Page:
Screenwriters: David Leslie Johnson, Alex Mace
Starring: Vera Farmiga, Peter Sarsgaard, Isabelle Fuhrman, Jimmy Bennett, Aryana Engineer
Running time: 123 mins
"You'll never guess her secret", the tagline on some promotional posters for Orphan proudly claims. Like the polite request from the movie's PR before the screening not to divulge that mystery (we won't), it's a line that'll have you giggling into your popcorn not long into the film. James Cameron may as well have pimped Titanic by suggesting that none of us could possibly imagine what would happen to that big ship. Still, a good film can survive a bit of predictability, and the twisting horror classics Psycho and Friday The 13th even stand up to countless rewatching. Unfortunately, one thing that Orphan most definitely is not is a good film.
It's not only the heavily-signposted "secret" that's obvious, but every single scene, as square pegs fit joylessly into square holes for the full running time. The picture starts with its only genuinely eerie moment, a standard horror dream sequence in which recovering alcoholic Kate Coleman (Vera Farmiga) relives a terrifying alternate experience of her recent miscarriage. She and her husband John (Peter Sarsgaard) adopt a precocious 9-year-old Esther (Isabelle Fuhrman) soon after, but her ability to fit in at school and with their two existing children Daniel (Jimmy Bennett) and Max (Aryana Engineer) is swiftly compromised by her hammer-wielding Wednesday Addams shtick.
It probably won't surprise to you learn that director Jaume Collet-Serra helmed the fun-but-pointless 2005 House Of Wax remake. Like that film and the spate of '70s horror reboots that have been released over the past few years, Orphan is little more than an exercise in slavish cribbing from the horror standards. While there's nothing wrong with being inspired by the past, the whole project is put together with such little flair that it really would be better for you to save your pennies and shell out instead on any number of old-school terror flicks which still have more about them then this third-rate facsimile.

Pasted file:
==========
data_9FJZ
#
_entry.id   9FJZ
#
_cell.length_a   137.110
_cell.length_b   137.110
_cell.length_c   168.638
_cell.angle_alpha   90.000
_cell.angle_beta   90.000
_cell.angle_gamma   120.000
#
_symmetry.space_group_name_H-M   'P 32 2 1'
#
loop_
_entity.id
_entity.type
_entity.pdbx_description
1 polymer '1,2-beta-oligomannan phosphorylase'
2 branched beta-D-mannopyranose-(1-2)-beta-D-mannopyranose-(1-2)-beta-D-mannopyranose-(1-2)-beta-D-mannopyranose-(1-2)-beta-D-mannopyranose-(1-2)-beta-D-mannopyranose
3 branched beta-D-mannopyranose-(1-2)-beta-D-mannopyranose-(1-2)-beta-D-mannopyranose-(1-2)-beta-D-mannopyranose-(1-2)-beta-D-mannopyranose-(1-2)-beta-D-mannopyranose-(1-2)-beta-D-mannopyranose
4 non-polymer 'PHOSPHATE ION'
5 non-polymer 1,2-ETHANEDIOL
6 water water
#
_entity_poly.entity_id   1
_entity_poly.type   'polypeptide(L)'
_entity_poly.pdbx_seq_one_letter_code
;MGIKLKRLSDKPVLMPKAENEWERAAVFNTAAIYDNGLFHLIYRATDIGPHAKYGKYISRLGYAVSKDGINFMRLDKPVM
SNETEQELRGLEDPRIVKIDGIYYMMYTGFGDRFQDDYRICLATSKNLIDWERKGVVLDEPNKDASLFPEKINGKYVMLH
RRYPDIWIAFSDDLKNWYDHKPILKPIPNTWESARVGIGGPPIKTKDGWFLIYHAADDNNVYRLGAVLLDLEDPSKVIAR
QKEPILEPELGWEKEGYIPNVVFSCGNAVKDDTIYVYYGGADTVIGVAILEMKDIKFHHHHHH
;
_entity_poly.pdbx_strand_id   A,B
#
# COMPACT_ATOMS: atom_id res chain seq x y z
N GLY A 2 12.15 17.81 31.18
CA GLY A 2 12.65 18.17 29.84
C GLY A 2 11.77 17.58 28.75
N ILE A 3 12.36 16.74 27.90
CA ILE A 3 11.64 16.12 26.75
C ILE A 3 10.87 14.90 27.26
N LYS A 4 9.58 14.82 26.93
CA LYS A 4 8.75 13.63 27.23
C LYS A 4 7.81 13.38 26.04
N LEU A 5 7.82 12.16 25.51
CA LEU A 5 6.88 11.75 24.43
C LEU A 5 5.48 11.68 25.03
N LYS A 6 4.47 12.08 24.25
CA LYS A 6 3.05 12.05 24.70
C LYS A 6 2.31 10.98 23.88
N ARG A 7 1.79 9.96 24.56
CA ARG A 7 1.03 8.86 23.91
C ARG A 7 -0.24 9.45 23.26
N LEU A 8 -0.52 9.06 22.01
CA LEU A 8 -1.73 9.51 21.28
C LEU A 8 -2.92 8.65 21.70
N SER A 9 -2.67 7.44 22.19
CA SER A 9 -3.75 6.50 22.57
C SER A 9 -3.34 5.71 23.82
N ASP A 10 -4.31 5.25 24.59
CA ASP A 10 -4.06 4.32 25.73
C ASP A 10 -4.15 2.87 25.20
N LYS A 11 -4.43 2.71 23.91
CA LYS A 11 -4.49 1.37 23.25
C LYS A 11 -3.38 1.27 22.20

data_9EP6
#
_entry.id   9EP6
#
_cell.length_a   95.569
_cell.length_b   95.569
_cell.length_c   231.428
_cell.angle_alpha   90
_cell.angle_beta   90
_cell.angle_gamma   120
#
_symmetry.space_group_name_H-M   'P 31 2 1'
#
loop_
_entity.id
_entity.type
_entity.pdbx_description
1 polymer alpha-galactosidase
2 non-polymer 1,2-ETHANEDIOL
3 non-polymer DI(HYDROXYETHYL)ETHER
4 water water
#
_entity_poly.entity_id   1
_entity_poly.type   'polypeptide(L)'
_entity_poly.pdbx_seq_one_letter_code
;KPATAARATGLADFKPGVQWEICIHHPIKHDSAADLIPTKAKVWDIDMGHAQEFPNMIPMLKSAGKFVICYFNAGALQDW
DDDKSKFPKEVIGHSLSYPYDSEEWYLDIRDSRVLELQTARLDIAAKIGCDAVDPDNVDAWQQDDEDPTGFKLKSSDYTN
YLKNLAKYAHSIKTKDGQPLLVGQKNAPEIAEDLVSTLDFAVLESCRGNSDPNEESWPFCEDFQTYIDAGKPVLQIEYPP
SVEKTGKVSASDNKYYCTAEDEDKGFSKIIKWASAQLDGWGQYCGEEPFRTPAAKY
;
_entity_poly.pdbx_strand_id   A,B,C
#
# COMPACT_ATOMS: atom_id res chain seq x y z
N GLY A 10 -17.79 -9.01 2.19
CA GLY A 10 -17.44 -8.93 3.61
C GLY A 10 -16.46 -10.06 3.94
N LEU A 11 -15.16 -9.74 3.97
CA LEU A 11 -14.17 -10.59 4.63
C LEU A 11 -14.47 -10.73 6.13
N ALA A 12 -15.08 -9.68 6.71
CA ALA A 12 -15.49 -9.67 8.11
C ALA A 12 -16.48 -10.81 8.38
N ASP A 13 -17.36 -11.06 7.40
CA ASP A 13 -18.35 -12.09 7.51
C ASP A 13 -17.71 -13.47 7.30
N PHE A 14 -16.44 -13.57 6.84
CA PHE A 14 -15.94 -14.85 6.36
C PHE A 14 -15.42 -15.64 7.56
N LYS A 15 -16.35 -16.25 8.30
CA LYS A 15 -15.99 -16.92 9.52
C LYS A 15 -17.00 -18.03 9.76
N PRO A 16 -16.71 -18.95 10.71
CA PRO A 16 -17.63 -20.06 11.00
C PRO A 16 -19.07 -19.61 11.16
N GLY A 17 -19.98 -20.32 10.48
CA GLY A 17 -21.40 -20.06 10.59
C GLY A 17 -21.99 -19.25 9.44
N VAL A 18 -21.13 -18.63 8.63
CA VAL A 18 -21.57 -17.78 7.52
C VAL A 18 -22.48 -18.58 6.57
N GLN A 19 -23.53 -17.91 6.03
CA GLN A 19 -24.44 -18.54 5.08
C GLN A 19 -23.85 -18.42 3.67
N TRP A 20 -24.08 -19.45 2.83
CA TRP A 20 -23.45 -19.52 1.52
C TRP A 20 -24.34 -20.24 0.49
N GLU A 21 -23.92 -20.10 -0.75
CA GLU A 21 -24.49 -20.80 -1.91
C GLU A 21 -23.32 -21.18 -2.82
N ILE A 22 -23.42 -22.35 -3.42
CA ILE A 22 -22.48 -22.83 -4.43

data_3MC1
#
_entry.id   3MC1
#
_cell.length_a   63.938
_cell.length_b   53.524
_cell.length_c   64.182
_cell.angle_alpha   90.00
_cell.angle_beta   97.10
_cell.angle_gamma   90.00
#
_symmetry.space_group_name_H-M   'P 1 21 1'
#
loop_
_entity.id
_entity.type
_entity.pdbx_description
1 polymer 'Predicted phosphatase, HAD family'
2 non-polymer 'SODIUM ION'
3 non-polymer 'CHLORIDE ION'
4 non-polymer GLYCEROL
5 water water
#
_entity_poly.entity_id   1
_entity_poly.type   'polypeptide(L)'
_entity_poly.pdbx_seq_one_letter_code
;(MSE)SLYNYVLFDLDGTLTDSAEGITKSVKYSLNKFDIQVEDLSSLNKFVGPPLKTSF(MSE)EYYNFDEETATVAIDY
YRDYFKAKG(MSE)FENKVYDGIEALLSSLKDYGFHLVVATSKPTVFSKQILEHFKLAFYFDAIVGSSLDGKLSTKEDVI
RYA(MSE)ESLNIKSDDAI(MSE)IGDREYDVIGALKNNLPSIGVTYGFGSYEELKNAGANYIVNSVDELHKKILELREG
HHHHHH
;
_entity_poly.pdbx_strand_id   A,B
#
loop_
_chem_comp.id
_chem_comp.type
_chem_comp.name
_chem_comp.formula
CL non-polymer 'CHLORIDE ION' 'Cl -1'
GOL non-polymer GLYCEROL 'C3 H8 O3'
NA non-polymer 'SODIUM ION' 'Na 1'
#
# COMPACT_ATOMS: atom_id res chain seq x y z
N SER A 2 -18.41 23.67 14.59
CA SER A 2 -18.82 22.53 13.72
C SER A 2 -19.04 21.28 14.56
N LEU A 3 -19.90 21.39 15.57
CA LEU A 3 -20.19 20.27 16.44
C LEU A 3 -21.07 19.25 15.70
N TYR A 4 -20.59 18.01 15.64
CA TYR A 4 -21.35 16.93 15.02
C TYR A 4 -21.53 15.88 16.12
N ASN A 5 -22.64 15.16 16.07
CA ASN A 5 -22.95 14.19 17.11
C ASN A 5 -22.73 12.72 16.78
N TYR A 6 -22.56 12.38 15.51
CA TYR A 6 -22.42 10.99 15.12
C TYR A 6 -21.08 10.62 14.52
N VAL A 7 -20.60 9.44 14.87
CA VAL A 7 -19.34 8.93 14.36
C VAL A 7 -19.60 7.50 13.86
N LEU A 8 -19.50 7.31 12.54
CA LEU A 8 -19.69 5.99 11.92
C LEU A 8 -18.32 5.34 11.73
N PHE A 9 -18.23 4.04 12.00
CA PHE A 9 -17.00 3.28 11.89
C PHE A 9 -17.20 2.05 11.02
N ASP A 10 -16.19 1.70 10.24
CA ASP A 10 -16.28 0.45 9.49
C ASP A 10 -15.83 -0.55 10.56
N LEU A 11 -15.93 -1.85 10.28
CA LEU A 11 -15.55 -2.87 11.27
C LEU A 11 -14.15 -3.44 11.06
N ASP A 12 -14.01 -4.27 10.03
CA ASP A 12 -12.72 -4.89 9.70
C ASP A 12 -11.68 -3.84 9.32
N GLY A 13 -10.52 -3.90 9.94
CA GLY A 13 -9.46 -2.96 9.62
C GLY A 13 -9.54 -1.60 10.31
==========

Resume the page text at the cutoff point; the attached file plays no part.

The performances across the board are strong, with Engineer's turn as a deaf toddler the most impressive, but the acting is wasted on a script so hoary that you can't quite believe how little it deviates from your expectations. Moreover, the violent set pieces aren't nearly subtle enough to chill or gory enough to entertain, and while the second half gropes at some interesting ideas about the supposed innocence of childhood and the dynamics of family relationships, it only does so awkwardly and with the ideas submerged in silliness.
There's been some controversy about the film and its title from adoption groups, but the real scandal is how the movie saps all the scares out of such a classic horror premise. A good slasher flick is adept at mixing up intentional laughs with the fear, but aside from some entertaining sweary dialogue between Farmiga and Sarsgaard, it's only the act of ticking off boxes on the cliché checklist that will raise a smirk. As the movie segues from The Omen to Single White Female towards the end, there's an unmistakable sound of tittering across the cinema.